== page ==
Ripley decides it would be too costly to build an entirely new block, so the team will have to build upon the current design. Since the requirements have changed again, Percival amends the requirements specification to read "The product must build upon Rubik's Polychromatic Six-Sided Wooden Enjoyment Cubes' current wooden block."

Archie goes back to work on the architecture, and comes up with a plan to divide the cube into smaller squares. Each square would contain a single color, and these squares could then be moved around to their proper side. In order to facilitate the movement of the squares, he comes up with a system based around a central core, where each square would be able to pivot around on screws and springs. He first divides each side of the cube into 5x5x5 squares, but decides this is too complex and reduces it to 3x3x3.

Lenny likes this idea, but he's concerned that the wood will be very difficult to affix screws and springs to (in addition to being difficult to maintain later down the road), and suggests they look into a new technology called plastic. Percival brings this idea to Ripley, who decides that the initial cost of remaking his cube out of plastic is indeed worth saving maintenance costs later on. Percival amends the requirements again to replace all instances of "wooden" with "plastic", and Cubits Solutions hires a new developer who's an expert in plastics.

Lenny and Archie design a system of rotations to put the blocks into place. They come up with some algorithms for moving the squares around, and decide that they will only rotate one side at a time. They decide to call the sides L, R, U, D, F, and B, for left, right, up, down, front, and back, respectively. They create a new framework called Solve which specifies individual operations which can be performed on a section of squares: CW and CCW, for clockwise and counter-clockwise rotations. In order to perform an operation, a developer would write "LCW" to indicate that the left side should be rotated clockwise.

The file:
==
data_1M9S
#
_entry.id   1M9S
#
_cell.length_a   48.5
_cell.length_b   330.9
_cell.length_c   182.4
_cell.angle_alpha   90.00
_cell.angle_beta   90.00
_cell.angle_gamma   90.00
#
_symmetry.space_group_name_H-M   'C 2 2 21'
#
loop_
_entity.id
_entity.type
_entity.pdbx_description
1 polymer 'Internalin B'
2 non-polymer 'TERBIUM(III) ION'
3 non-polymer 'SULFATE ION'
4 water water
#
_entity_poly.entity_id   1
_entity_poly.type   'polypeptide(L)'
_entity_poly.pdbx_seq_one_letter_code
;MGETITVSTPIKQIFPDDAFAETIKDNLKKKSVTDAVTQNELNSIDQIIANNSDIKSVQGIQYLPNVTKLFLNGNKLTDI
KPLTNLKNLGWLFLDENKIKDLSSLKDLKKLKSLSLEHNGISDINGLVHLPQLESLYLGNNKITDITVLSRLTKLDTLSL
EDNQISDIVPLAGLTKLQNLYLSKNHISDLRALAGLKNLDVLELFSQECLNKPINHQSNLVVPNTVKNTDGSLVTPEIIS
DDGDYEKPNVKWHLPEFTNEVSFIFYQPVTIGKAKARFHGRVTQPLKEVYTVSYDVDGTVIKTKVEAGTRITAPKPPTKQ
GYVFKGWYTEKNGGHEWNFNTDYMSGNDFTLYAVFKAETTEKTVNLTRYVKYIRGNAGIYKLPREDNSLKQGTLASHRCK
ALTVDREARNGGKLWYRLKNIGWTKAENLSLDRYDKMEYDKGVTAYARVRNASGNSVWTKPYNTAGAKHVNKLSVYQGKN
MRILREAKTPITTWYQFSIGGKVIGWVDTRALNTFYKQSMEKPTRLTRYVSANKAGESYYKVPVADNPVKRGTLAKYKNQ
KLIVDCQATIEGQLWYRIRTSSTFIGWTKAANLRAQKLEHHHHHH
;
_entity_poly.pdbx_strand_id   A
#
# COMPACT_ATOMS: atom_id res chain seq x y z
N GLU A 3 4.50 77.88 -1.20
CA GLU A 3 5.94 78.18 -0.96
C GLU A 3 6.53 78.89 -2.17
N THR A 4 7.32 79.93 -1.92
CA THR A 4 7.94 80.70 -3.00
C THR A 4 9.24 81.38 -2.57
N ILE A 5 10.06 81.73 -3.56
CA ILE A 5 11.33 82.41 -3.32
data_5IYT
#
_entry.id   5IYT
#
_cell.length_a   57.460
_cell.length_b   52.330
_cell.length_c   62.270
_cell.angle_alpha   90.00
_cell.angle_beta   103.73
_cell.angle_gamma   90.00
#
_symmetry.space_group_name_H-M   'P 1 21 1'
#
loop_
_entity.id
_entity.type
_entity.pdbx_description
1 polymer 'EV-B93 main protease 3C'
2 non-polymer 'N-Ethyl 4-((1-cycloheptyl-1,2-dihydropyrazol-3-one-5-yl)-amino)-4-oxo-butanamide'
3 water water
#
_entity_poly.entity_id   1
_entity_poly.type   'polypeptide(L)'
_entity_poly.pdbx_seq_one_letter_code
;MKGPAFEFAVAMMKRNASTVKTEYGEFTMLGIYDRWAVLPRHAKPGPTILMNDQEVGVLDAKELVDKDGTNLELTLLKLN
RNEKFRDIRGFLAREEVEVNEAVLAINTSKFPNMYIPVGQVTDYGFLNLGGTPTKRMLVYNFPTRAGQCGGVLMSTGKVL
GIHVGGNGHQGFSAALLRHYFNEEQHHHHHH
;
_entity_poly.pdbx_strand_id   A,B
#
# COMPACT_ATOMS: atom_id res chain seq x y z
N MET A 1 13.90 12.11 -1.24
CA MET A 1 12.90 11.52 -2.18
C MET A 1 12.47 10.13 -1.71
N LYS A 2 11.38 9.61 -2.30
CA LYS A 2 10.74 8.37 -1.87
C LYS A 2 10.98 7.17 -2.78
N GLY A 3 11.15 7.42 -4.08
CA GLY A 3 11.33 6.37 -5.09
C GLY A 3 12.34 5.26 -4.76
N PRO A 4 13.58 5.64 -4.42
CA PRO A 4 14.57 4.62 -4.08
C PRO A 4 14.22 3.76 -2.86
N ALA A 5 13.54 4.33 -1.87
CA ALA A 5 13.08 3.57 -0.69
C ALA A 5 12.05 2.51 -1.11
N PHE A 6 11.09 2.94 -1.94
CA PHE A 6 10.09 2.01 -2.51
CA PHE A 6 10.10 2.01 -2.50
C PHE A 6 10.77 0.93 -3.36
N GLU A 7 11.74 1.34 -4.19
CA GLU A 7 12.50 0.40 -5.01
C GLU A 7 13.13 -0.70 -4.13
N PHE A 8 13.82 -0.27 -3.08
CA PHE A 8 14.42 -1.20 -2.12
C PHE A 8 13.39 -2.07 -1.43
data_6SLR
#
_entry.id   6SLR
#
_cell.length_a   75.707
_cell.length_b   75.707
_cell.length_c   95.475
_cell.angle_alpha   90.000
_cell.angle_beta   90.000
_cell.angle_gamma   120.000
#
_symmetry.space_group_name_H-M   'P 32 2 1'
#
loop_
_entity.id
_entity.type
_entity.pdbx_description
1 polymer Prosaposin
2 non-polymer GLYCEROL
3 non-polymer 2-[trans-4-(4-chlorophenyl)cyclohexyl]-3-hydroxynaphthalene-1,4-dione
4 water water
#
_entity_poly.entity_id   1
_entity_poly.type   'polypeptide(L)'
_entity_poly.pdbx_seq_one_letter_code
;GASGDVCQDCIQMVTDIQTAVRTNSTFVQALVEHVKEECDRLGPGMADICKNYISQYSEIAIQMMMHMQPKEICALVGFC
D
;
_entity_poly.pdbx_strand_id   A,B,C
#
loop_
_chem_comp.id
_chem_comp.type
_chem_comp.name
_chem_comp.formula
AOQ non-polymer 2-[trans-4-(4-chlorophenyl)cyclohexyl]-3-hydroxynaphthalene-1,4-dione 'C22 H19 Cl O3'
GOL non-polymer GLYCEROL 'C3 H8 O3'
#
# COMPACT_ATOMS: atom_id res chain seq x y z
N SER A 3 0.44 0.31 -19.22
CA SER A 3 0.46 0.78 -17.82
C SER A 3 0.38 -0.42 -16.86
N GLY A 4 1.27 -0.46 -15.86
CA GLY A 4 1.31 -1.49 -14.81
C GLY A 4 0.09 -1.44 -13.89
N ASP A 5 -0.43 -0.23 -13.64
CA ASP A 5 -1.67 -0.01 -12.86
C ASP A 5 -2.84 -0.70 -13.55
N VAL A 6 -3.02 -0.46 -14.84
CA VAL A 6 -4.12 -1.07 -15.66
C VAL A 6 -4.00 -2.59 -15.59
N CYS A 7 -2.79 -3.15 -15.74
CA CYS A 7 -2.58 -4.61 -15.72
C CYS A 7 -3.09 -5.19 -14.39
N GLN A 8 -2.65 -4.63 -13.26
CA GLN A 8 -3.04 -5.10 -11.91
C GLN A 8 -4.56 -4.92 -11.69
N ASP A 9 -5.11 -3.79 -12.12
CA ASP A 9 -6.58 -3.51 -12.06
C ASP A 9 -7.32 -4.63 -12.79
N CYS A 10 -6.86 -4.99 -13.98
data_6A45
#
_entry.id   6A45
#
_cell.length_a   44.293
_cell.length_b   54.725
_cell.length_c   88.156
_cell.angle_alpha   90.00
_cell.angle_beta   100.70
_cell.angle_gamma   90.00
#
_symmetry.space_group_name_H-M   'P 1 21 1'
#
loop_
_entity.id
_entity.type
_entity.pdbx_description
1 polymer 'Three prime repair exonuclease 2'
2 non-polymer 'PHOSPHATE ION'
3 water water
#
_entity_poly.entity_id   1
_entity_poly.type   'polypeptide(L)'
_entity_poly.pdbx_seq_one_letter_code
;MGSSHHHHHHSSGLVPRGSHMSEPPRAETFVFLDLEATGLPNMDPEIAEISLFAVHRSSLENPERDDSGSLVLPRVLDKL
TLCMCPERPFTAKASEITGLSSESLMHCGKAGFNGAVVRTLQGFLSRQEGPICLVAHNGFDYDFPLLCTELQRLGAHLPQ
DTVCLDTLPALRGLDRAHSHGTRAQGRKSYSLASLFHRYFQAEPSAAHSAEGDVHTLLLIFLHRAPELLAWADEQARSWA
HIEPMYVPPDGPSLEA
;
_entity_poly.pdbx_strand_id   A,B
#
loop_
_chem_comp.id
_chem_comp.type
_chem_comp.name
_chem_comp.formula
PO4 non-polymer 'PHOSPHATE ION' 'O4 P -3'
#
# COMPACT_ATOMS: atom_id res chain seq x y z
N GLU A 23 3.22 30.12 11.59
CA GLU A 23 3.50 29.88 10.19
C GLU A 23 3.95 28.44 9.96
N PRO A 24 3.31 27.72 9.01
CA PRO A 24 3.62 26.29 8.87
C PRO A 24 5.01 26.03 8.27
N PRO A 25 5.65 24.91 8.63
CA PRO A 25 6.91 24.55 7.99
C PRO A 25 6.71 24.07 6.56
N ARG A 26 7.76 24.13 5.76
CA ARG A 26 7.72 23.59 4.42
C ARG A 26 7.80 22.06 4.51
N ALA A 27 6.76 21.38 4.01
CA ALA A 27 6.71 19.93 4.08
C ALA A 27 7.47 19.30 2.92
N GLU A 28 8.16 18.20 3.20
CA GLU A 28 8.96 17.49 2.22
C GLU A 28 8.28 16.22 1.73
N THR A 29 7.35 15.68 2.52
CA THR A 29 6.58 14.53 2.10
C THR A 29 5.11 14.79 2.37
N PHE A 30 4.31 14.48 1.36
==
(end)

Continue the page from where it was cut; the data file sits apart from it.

With the new cube fully designed and planned out, development can begin. Percival plans out a workflow for the developers, and it's decided that 6 developers will each work on an individual color/side. With the guidance of Lenny and Archie, he decides that each developer will first align the corners of their side, and then move on to the other squares. Developers will spend the day writing down the steps needed to align their colors (FCCW, UCW, RCW, etc), and at the start of the next day, they'll take turns rotating parts of the cube and spend the rest of the day writing down new instructions. The developers write down the first day's instructions and then go home.

At the start of the second day, Bluto, the developer assigned to blue, performs all of his rotations and aligns the corners. However, once Rory, the developer for red, performs his first rotation, it's immediately clear there's a problem - blue's side is no longer aligned! Percival sits down with Lenny, Archie, and the developers, and they start to come up with a new plan. They decide to only operate on certain sections of the cube at a time, and Solve's algorithms are refined to allow more complex operations which preserve the structure of other parts of the cube. A new development plan is written that allows developers to take turns performing operations instead of doing a large set of operations at once.

Furthermore, they implement a test plan to be used after each operation: each side would be checked to ensure that no pieces were moved unexpectedly. Additionally, once a corner or section was put into place, developers would verify that the colors were still aligned correctly.

Percival continues to oversee development while keeping Ripley updated on the project's progress. After two weeks, all sides of the cube have been aligned to a single color, and the team checks this against the requirements to ensure that everything is as it should be. Ripley is pleased with the product and happily writes a check to Cubits Solutions. Success!

So there you have it: an unnecessarily long story which both attempts to explain software development in terms of a Rubik's Cube while also demonstrating my ignorance about how solving algorithms actually work =)